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Up and down, into the curves. Past village squares, flower gardens, farms, bus stops, dairy cows and cats enjoying the 'Dolce Vita' on the stone walls – the road bike is the fastest way to forget the everyday.
If you believe that South Tyrol can only offer steep passes for racing cyclists, you have never been cycling in or around Hafling. The Tschögglberg round is a particularly popular tour with locals, the perfect way to finally test the calf muscles after the flat training runs of the beginning of the season. And in the autumn, when sunbeams and larch forests make bizarre shadow patterns on the asphalt, it is time to analyse your own performance at the hotel bar in the evening and chat with your companions about plans for the next day.
South Tyrol can boast a large network of roads that are perfect for biking. There are plentiful opportunities for avoiding the traffic: extensive cycle ways, and quiet side roads that often show the region at its finest, all await those taking a holiday with their road bike.
Cyclists have to share the area’s many internationally known Alpine passes with other road users. But here too the last few years have seen the development of a “bike culture”: car-free days are the best way to enjoy the most beautiful passes around Hafling: the Mendel, Gampen, Stilfser (Stelvio) and Jaufen Passes, to name just a few of the demanding tours possible.
The Hotel Mesnerwirt is a member of the Bikehotels South Tyrol group and offers professional advice and top quality service for those on two wheels. Available are a shuttle service, guided tours, insider tips and courses for beginners, as well as special skills courses to learn how to ride like a pro. The hotel director, Manfred, recently qualified as a racing bike guide – just like his father. Simply ask us!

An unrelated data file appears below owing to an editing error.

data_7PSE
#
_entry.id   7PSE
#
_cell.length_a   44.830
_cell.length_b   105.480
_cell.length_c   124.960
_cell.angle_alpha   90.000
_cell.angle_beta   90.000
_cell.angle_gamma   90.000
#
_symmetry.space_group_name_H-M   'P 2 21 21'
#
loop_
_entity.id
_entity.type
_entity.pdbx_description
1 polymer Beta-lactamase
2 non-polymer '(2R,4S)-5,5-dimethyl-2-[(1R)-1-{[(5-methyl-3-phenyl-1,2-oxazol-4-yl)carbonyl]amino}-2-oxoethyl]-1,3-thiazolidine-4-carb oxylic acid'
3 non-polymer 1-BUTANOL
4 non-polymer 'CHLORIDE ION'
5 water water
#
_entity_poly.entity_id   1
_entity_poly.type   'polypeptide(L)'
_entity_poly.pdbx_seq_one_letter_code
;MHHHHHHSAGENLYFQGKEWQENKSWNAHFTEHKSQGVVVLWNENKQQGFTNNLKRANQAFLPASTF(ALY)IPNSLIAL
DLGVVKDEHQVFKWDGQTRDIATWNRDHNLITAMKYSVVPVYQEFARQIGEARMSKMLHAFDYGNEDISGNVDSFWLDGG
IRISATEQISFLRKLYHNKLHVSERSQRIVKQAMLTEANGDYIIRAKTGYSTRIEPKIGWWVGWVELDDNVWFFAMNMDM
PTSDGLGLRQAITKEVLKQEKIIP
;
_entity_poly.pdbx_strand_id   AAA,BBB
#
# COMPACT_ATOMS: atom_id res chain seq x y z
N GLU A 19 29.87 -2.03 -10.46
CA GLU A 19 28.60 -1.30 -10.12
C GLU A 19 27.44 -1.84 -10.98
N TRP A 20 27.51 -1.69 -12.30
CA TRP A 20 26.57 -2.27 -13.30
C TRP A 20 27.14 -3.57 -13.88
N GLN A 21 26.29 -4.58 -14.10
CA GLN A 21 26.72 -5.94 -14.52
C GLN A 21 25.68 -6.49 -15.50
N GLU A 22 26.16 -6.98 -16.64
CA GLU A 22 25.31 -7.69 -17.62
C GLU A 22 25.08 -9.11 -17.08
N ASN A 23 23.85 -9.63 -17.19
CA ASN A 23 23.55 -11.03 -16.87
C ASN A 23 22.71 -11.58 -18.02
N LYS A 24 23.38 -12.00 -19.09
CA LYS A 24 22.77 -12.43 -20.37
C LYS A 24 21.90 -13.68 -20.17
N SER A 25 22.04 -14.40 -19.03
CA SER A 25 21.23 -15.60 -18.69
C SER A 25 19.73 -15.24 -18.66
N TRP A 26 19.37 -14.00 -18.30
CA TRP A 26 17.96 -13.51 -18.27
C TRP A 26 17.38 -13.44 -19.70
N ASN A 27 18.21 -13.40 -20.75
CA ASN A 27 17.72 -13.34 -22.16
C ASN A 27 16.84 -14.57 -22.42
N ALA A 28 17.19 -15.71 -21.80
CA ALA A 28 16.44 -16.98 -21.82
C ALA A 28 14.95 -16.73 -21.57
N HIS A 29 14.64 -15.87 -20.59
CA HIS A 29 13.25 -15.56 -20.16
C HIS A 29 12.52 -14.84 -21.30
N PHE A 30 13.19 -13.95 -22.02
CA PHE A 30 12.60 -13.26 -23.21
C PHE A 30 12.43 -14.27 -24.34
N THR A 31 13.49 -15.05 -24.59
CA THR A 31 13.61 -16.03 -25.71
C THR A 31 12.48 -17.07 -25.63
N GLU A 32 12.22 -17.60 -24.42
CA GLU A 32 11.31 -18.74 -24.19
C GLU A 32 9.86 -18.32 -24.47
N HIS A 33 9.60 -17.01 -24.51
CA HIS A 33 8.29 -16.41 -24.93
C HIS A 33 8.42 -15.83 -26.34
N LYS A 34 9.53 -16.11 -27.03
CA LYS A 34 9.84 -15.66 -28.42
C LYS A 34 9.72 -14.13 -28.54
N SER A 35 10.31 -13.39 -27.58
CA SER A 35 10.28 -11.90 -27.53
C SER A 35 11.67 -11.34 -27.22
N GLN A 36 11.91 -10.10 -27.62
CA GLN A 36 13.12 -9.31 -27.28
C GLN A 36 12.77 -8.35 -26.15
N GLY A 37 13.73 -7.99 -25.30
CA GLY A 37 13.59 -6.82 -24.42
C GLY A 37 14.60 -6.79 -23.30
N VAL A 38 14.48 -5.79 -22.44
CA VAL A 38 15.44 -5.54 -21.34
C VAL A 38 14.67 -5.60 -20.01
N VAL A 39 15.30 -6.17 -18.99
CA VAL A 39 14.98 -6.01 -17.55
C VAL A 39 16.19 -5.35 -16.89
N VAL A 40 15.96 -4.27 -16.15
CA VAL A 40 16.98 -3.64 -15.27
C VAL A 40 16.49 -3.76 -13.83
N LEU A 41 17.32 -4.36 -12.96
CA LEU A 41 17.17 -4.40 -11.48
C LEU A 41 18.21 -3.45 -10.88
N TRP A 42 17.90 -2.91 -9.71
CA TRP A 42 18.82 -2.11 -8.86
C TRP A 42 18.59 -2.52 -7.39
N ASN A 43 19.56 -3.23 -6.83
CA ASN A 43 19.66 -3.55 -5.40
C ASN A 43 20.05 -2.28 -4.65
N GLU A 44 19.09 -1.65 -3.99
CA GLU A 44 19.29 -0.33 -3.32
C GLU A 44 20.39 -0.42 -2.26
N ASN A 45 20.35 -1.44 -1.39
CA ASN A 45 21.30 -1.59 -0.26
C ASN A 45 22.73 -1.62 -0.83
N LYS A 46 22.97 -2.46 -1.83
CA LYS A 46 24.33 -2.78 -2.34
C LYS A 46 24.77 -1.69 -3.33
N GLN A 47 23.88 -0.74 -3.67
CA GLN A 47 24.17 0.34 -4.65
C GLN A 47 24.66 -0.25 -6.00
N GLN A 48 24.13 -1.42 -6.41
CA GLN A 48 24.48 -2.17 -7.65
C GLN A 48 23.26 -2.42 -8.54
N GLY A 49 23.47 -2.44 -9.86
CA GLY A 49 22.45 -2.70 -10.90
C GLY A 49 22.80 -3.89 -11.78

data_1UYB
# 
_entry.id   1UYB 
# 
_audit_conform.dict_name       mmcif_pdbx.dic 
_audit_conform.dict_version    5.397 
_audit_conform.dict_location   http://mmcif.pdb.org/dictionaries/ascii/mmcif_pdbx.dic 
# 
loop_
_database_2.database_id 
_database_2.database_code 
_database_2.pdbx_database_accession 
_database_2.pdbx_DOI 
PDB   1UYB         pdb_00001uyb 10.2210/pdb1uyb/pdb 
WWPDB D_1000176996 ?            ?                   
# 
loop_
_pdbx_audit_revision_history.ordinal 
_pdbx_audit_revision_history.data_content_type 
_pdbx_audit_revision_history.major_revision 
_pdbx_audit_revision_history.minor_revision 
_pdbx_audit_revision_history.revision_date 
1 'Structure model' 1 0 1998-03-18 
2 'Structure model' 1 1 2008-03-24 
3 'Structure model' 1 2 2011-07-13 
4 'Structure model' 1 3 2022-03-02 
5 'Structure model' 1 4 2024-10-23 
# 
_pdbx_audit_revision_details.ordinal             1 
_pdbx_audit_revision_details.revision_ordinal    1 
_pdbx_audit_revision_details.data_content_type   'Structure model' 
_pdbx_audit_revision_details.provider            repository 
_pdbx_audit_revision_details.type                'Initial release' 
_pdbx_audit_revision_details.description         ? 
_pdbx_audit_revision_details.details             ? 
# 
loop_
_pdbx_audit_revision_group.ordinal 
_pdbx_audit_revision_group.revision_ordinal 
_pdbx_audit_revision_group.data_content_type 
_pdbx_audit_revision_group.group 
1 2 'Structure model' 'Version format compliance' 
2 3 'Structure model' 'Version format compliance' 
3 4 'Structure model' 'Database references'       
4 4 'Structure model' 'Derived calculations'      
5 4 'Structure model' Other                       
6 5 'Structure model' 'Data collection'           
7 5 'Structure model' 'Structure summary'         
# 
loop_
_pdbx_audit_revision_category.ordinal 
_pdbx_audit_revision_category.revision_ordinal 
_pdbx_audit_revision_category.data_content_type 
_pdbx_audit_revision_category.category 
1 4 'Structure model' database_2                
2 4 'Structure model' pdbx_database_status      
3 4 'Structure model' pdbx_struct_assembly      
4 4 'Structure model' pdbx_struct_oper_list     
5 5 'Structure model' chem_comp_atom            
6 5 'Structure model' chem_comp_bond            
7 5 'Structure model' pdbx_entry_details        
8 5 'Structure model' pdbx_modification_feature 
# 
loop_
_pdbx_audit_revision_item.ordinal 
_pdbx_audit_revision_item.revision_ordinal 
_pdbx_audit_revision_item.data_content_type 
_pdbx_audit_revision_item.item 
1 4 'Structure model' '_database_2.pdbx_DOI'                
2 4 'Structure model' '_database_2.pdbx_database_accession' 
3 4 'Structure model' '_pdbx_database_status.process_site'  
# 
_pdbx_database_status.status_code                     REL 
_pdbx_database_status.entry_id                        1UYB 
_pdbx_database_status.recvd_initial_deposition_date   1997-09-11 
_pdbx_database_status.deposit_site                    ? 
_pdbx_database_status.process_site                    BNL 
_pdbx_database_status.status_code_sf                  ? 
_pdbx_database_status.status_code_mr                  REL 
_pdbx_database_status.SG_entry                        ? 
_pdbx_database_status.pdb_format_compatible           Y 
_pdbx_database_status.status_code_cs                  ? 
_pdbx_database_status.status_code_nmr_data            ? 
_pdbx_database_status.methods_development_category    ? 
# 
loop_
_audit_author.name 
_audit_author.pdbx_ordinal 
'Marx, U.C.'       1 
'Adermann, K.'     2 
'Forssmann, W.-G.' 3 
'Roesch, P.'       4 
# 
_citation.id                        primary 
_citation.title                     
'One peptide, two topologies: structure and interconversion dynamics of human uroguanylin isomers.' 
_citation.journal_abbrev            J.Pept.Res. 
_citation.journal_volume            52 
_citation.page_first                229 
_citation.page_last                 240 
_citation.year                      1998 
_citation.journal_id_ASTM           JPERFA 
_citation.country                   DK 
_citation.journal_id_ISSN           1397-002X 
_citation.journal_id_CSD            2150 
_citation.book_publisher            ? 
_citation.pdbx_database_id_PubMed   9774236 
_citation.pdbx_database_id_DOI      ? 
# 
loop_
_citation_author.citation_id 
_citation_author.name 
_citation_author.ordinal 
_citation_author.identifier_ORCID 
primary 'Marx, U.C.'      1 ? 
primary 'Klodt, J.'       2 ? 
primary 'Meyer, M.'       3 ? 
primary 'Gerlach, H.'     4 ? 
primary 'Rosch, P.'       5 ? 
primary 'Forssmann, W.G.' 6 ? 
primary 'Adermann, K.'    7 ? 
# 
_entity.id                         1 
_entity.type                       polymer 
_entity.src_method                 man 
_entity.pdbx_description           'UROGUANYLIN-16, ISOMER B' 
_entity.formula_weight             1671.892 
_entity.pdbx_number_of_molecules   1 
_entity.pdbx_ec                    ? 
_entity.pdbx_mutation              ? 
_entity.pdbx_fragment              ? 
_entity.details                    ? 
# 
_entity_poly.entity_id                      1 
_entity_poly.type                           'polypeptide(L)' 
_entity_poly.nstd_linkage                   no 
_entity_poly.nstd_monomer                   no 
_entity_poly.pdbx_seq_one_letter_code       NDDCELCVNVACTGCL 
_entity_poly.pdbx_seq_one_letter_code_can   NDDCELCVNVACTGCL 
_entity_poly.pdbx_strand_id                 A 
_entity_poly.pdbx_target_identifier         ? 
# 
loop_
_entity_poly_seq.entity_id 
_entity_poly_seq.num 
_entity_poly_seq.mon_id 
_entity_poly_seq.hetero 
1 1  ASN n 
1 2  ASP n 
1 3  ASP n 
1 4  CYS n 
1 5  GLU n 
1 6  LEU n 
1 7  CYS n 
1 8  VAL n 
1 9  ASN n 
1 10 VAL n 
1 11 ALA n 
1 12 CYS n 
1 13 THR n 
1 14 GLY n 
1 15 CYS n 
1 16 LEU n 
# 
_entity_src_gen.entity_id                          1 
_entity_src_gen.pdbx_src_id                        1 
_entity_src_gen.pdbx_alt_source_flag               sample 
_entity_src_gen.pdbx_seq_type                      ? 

A pass that has spawned myths and heroes. The journey from Meran up the Vinschgau Valley is ideal as a warm-up for the legs before starting the switchbacks that lead to the top of the pass and the border between South Tyrol and the Lombardy region. A possible variation for the descent is over the Umbrail Pass then via Glurns on the cycle path down through the Vinschgau and back to Meran. These classics can also be done in August on a specially car-free day.
The most popular stretch of the annual “Maratona dles Dolomites”, held in July, runs over 52 kilometres of road with a vertical climb of 1,780 metres. The route begins in Wolkenstein, then leads up to the Campolongo Pass. The highest point of the Sella Ronda is the Pordoi Pass at 2,239 metres: from there it is down to the Sella Pass, on to the Gardena Pass and back to Wolkenstein. Also in July is the “Sellaronda Bike Day”, with the tour off limits to motor vehicles from 10 am to 3 pm, and only cyclists allowed.
This round tour takes in some 60 km and 1,700 metres of ascent, with attractions including a visit to Meran, the villages of the Etsch Valley and perhaps tasting the world-famous white wine of Terlan, not to mention the enjoyably quiet mountain road to Mölten.